Imagine someone telling you that, after the cinematic debut of Thor: The Dark World, the third Thor film would be an out-and-out comedy, and it would be as funny as hell – you would not believe them because it would sound bonkers. Well, now you have to apologise to this fictional person I’ve just invented for not saying that to you in the first place, because this is the world we live in. Thor: Ragnarok is a straight-up comedy, with some action sequences, and I’m still grinning just thinking about it.
At the end of Thor: The Dark World, Loki had disguised himself as Odin and was in charge of Asgard. Your natural reaction would be, ‘OK, the third film will be about Thor sorting this out’. Nope. After an opening scene with Thor and Surtur, the Loki plotline is dealt with in minutes (with some hilarious cameos in a play about the noble sacrifice of Loki in the second Thor film), we get the Doctor Strange cameo and finding Odin, and then we’re on to the new villain before you have time to recover from the whiplash. Hela (played with delicious campness by Cate Blanchett), goddess of death, is back and she wants Asgard, and she has the power as she demonstrates when she destroys Mjolnir. In trying to save the day, Thor and Loki end up elsewhere after problems on the Bifrost, where they meet the Hulk, a Valkyrie (Tessa Thompson) and the Jeff Goldblum, I mean, the Grandmaster played by Jeff Goldblum as Jeff Goldblum. And then things get really crazy …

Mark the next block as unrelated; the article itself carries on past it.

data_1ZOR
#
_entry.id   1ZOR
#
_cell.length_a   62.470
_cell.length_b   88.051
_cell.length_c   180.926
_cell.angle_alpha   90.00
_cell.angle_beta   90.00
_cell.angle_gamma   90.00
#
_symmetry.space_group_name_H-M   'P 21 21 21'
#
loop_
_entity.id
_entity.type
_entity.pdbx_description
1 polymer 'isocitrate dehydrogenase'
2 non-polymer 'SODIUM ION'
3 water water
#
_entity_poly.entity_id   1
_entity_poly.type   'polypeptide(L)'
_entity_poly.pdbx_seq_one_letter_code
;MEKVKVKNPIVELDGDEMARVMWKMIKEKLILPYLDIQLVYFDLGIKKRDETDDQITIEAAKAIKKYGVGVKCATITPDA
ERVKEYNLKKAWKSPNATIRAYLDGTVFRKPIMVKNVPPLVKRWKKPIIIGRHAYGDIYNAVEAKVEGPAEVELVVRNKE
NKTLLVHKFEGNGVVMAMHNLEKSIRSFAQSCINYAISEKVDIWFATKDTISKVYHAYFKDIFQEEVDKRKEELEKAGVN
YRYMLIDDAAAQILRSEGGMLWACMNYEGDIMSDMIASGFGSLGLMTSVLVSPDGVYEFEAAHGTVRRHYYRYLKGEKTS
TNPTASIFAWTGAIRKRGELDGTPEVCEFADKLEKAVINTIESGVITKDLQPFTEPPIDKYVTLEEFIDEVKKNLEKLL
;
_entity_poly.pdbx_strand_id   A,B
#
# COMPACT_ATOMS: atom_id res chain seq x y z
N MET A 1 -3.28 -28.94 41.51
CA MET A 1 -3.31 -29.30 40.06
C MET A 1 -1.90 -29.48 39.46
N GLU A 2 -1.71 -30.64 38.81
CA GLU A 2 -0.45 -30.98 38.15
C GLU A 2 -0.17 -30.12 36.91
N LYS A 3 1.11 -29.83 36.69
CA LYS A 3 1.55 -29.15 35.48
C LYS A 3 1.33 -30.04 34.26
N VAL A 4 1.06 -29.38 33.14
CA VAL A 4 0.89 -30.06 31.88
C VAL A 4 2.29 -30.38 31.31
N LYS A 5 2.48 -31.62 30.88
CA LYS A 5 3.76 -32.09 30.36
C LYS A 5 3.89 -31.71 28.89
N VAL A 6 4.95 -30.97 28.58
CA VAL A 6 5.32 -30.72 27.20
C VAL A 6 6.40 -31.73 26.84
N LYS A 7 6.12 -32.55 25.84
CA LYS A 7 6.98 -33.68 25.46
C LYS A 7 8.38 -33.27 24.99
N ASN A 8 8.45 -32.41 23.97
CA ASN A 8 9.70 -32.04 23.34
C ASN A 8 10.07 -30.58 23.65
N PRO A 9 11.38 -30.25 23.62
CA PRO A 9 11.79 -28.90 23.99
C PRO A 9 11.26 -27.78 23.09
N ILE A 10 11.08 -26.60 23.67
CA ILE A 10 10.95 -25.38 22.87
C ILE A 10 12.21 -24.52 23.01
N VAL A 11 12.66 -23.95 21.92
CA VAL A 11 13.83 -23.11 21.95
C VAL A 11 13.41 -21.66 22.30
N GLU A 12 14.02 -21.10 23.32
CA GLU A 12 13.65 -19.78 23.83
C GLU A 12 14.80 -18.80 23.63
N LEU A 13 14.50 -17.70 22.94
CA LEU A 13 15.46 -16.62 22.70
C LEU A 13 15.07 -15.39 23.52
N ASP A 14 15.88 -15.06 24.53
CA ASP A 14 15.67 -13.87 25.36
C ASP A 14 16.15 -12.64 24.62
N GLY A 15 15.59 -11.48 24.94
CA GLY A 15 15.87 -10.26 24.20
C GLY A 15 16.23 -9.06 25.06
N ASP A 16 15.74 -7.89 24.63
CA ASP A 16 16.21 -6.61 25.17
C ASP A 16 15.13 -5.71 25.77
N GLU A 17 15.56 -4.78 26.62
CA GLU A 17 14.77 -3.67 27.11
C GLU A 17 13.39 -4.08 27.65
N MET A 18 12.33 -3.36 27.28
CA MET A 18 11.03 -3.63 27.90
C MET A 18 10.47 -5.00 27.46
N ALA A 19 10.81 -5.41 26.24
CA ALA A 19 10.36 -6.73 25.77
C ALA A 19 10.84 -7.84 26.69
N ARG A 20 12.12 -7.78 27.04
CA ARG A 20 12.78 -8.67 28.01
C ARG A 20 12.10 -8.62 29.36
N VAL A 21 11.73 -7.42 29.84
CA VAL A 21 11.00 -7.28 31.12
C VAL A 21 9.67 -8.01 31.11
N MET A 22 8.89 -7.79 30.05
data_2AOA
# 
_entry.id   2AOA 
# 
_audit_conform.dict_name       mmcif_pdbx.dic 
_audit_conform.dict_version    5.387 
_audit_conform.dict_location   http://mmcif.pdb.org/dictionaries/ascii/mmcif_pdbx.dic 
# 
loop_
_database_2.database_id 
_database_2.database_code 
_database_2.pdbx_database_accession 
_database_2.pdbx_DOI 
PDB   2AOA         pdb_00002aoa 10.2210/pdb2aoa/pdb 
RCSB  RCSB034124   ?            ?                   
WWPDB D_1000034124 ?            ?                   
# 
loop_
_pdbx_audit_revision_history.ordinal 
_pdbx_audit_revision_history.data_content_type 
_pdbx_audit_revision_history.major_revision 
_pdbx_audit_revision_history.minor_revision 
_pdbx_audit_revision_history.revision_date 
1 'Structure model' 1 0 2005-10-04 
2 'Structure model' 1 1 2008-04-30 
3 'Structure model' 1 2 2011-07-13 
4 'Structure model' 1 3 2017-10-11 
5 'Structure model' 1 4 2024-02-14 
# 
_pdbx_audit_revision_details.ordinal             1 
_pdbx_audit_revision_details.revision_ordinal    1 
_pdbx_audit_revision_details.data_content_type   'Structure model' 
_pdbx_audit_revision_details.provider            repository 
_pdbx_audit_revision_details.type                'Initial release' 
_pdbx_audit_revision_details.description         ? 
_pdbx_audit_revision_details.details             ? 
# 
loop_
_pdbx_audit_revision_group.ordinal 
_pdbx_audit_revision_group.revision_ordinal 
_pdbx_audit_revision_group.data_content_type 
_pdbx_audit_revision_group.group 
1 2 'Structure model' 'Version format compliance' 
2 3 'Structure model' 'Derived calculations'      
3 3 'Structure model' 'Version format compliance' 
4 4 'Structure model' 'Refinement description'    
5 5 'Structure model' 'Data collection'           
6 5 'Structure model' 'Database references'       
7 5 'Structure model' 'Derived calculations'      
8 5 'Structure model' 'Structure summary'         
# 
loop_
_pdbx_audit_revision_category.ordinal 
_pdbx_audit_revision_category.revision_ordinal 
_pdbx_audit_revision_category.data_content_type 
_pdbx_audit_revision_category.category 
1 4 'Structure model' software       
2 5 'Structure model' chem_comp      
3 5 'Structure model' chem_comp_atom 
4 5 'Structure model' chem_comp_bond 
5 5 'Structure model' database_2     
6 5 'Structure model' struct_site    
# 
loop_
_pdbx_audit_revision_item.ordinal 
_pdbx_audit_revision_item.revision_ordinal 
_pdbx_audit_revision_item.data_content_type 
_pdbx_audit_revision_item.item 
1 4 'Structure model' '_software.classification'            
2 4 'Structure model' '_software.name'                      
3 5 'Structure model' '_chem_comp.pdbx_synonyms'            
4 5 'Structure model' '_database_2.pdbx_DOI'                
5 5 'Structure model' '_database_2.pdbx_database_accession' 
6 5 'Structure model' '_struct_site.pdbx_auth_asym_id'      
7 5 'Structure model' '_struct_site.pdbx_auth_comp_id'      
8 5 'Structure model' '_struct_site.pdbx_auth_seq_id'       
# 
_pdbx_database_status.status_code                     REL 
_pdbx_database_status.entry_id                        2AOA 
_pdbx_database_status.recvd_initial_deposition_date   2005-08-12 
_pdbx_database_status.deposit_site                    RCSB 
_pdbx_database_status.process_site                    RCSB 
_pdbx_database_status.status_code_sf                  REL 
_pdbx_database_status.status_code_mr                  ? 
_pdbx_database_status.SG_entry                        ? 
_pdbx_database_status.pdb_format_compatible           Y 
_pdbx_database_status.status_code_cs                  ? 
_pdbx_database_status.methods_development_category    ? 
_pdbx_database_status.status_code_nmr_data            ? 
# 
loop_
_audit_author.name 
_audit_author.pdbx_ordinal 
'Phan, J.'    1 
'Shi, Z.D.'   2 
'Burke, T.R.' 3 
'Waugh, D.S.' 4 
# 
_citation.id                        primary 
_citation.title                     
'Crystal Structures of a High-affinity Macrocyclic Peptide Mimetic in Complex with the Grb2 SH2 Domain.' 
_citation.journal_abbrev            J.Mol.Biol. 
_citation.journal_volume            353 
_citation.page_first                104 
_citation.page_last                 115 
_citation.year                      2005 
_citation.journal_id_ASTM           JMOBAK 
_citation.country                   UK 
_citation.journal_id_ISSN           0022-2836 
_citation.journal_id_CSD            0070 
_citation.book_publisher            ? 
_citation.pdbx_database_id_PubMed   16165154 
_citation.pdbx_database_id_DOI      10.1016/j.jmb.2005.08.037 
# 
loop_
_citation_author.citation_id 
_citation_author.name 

I thought that Galaxy of the Guardians 2 was the most fun in the MCU, but not any more. Thor: Ragnarok is funnier, crazier, more over the top, more preposterous and more enjoyable. The main reason is Taika Waititi, bringing a light, lively, cheeky, bright energy to this corner of the Marvel universe, where nothing is too crazy. He also allows Chris Hemsworth to have a ball and play Thor as a much looser, more relaxed and funnier version than previous iterations. Hemsworth showed his comic touch in Ghostbusters but he’s even better here as the lead, displaying innate funny bones in perfectly timed comic lines, hilarious pratfalls and charming awkwardness (such as trying to be ‘woke’ with Valkyrie). He’s the film’s MVP and he has a blast as the funny Thor. Waititi has talked about allowing improvisation and letting the actors play with things (particularly in regard to Goldblum, who is at his most Goldblummiest), which created a fertile environment for comedy.
This elevation of comedy as the dominant force to the detriment of everything else (plot, logic) does require a willing suspense of disbelief in the logic of the world this has been created in. For example, a wonderful reaction by Hemsworth to some disgustingness has him exclaim, ‘Oh my god!’, which is not something a person who has been calling himself ‘god of thunder’ would say after living with ‘gods’ for so long. Similarly, the ‘Get help!’ ploy is a nice little joke (apparently Hemsworth’s idea), but it doesn’t work when Loki is the god of mischief and deception and therefore makes the entire ploy completely redundant – the joke doesn’t work if you think about it. But you don’t care – you’re having far too much fun to mind.